Dismantling Doctrines of Superiority

Sheryl Lightfoot | Canada

Dismantling Doctrines of Superiority

In June 2021 the government of Canada passed into law the United Nations Declaration on the Rights of Indigenous Peoples Act.[1] This historic legislation is an important step in the pathway of decolonization of what we now call a “settler colonial state”. The preamble of this Act includes a unequivocal statement on doctrines of superiority:

Whereas all doctrines, policies and practices based on or advocating the superiority of peoples or individuals on the basis of national origin or racial, religious, ethnic or cultural differences, including the doctrines of discovery and terra nullius, are racist, scientifically false, legally invalid, morally condemnable and socially unjust.

This language echoes text from the UN Declaration[2] itself, which states:

… all doctrines, policies and practices based on or advocating superiority of peoples or individuals on the basis of national origin or racial, religious, ethnic or cultural differences are racist, scientifically false, legally invalid, morally condemnable and socially unjust … (preambular para 4).

Very similar wording had appeared much earlier, in the 1966 International Convention on the Elimination of all forms of Racial Discrimination, which stated:

… any doctrine of superiority based on racial differentiation is scientifically false, morally condemnable, socially unjust and dangerous, and that there is no justification for racial discrimination, in theory or in practice, anywhere ... (preamble).

In order to understand why dismantling these doctrines of superiority is so important for decolonization, particularly for Indigenous peoples, we must step back to the 15th century.

The Doctrine of Discovery emanates from a series of Papal Bulls and extensions, originating in the 1400s and used as legal and moral justification for colonial powers taking away lands from sovereign Indigenous Nations. Under these Papal Bulls, Christian explorers claimed lands they discovered for their Christian monarchs who could exploit the land, regardless of the original occupiers. The Doctrine of Discovery is based on the presumed superiority of European and Christian peoples.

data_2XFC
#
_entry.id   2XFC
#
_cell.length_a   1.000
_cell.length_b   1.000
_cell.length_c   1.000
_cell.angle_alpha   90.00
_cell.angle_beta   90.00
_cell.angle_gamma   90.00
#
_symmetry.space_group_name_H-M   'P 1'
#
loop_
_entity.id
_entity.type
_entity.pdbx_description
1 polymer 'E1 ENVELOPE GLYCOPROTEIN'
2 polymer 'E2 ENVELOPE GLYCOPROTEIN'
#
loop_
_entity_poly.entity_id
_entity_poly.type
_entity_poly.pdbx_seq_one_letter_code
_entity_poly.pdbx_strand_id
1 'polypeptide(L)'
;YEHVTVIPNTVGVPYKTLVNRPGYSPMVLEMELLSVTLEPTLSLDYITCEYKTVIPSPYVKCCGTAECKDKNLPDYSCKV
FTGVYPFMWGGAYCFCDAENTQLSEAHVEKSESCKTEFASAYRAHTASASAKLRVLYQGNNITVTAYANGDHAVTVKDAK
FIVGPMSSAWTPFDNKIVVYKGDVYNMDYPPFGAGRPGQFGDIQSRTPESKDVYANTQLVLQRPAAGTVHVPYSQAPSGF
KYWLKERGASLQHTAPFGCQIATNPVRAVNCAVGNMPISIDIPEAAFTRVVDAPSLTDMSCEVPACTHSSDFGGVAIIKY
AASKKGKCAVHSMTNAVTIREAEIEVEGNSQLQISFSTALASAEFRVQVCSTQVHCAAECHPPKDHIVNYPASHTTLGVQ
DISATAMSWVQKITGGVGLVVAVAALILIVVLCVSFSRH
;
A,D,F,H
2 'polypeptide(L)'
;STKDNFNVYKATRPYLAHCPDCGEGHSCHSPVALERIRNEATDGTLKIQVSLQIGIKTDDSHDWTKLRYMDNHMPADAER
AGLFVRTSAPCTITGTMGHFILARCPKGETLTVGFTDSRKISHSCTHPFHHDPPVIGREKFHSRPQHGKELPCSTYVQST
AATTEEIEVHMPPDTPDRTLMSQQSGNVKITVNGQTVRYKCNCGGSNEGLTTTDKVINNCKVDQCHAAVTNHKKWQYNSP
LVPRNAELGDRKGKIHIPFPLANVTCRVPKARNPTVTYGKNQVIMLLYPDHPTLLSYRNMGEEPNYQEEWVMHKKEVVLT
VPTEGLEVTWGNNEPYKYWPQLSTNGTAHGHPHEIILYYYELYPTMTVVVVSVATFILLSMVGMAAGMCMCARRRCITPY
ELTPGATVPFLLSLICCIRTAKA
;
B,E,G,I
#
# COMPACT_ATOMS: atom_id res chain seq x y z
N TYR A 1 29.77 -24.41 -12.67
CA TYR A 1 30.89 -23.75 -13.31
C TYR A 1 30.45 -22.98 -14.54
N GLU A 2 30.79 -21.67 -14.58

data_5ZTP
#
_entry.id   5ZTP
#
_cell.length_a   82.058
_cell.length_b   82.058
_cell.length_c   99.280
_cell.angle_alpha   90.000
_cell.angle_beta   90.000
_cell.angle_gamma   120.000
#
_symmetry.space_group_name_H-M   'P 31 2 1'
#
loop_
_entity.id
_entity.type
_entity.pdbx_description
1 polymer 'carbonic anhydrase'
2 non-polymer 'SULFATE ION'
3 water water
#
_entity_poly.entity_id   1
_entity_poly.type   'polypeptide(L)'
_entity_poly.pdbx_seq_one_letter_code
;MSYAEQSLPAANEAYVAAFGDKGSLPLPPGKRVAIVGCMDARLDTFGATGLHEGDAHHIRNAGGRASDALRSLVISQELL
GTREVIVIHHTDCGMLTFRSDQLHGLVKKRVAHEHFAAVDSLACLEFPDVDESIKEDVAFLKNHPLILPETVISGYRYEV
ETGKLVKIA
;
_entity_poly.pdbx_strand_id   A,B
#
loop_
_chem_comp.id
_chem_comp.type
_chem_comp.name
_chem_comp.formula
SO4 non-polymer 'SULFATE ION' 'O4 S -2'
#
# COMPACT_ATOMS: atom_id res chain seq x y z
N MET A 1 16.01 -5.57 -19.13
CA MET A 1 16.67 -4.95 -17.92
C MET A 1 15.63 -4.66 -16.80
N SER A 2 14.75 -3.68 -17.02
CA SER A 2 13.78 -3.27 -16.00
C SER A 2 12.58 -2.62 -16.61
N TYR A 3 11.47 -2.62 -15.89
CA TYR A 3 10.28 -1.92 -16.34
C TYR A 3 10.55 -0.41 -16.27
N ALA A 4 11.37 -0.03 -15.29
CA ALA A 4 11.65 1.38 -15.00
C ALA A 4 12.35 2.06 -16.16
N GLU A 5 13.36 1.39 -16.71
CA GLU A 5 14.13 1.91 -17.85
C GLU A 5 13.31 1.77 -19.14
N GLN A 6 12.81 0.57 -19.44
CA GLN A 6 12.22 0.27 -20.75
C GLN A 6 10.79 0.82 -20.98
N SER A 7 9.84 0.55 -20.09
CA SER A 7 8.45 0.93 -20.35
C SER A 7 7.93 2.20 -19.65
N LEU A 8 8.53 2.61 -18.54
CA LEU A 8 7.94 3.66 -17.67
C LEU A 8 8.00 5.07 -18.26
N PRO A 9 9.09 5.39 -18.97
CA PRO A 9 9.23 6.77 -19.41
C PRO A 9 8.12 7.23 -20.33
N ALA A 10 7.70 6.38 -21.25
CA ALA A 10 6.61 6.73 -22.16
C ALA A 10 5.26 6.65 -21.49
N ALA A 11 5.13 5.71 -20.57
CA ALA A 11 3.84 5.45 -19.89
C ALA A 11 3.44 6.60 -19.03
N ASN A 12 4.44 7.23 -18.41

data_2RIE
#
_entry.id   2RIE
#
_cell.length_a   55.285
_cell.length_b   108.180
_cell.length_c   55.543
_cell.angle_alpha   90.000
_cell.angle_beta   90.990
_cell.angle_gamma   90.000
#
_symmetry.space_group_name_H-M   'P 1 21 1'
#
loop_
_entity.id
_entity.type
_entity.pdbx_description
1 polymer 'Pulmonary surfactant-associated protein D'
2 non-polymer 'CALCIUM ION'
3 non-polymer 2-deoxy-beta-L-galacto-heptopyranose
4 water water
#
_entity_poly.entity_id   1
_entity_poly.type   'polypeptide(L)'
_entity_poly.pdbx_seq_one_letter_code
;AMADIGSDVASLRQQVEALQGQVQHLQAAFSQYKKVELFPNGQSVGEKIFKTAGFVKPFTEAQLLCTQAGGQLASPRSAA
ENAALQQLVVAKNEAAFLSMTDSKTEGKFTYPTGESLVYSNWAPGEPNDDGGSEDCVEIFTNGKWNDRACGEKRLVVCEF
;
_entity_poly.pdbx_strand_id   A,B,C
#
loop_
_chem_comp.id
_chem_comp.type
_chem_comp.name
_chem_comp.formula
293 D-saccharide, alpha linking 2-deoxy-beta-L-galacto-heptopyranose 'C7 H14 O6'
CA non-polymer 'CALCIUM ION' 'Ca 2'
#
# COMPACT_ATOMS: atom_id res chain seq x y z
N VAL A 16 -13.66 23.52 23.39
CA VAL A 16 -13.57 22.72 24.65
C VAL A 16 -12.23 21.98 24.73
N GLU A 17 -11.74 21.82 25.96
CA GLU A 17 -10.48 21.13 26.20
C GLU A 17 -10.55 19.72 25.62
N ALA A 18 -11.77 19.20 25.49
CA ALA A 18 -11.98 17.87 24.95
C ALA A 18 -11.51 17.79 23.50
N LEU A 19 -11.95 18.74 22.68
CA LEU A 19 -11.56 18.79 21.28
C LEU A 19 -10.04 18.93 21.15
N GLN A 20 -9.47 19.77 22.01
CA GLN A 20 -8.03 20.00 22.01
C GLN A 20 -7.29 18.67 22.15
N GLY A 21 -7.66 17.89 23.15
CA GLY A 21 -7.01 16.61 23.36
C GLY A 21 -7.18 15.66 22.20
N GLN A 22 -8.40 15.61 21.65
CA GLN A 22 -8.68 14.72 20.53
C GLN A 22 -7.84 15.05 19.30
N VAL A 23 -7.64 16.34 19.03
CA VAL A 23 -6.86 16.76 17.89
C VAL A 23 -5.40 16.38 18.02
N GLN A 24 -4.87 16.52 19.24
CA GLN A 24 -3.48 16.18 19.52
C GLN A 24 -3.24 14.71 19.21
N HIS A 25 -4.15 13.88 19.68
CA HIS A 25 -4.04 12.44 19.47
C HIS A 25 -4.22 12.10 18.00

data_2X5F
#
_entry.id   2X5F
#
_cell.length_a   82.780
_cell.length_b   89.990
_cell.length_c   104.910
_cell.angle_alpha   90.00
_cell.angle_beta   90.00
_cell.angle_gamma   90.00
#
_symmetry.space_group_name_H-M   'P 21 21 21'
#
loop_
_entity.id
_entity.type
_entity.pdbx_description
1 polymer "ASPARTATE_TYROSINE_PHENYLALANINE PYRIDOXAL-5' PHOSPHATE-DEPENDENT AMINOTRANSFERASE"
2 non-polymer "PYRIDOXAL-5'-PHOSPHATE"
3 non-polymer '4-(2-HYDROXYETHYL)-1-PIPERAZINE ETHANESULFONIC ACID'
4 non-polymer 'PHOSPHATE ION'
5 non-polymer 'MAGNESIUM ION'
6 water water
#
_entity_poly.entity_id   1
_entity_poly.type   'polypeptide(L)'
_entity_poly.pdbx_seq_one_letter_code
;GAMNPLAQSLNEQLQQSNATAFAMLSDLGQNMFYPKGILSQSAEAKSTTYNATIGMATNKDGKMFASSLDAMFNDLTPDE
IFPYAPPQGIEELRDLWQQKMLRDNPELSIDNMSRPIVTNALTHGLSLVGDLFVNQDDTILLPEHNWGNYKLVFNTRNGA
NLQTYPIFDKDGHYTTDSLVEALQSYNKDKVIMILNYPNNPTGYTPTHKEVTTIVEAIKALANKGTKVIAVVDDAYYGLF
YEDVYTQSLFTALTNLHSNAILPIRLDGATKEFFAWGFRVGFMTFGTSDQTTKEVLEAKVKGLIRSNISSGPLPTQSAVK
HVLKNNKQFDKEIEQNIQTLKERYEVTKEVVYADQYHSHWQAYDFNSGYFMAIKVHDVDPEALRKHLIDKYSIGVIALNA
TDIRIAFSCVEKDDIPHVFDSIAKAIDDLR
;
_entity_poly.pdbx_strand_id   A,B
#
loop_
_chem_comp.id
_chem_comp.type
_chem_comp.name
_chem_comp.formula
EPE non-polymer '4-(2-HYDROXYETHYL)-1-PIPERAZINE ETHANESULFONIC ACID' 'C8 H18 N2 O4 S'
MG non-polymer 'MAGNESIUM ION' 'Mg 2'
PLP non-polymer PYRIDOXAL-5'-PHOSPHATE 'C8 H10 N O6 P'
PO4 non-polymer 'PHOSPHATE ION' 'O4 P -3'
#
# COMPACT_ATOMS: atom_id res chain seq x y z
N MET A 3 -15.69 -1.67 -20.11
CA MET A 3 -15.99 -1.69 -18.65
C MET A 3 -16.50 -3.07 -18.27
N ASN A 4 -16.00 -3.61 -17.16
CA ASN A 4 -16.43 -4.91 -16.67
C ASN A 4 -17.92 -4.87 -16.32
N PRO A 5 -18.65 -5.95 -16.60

The Doctrine was used to dehumanize, exploit and subjugate Indigenous peoples and dispossess them of their most basic rights. While we can easily reject this thinking today, such ideology led to practices that continue through modern day laws and policies.

Terra nullius literally meant that no one owned the land prior to European discovery and assertions of sovereignty. Once proclaimed as “empty”, land could justifiably be taken and by definition, land was empty if the inhabitants were not human/Christian.

As articulated by Professor Robert J. Miller,

... the Doctrine [of Discovery] provided that Europeans automatically acquired property rights in native lands and gained governmental, political, and commercial rights over the Indigenous inhabitants without their knowledge or consent. This legal principle was created and justified by religious, racial, and ethnocentric ideas of European and Christian superiority over other peoples and religions”.[3]

These doctrines were solidified in law in the United States of America in the early 1800s. The Doctrine of Discovery became a legal principle through US Supreme Court decisions of the 1820s and 1830s, known as the “Marshall Decisions”. Canadian law imported the Marshall decisions through the St. Catherine’s Milling and Lumber Company v. The Queen[4] decision of 1888 and was later imported into the laws of Australia and New Zealand as well.

In 2005, the United States Supreme Court cited the Doctrine of Discovery in the City of Sherrill v Oneida Indian Nation of New York. As recently as 2012 in Canada, the Court of Appeal in the province of British Columbia cited discovery in an attempt to continue to deny Indigenous Peoples their land rights.[5] While that decision was later overturned by Canada’s highest court in its landmark Tsilhqot’in Nation v. British Columbia (2014) decision, legal systems still rely on doctrines of superiority to justify the “presumed sovereignty” of the Crown.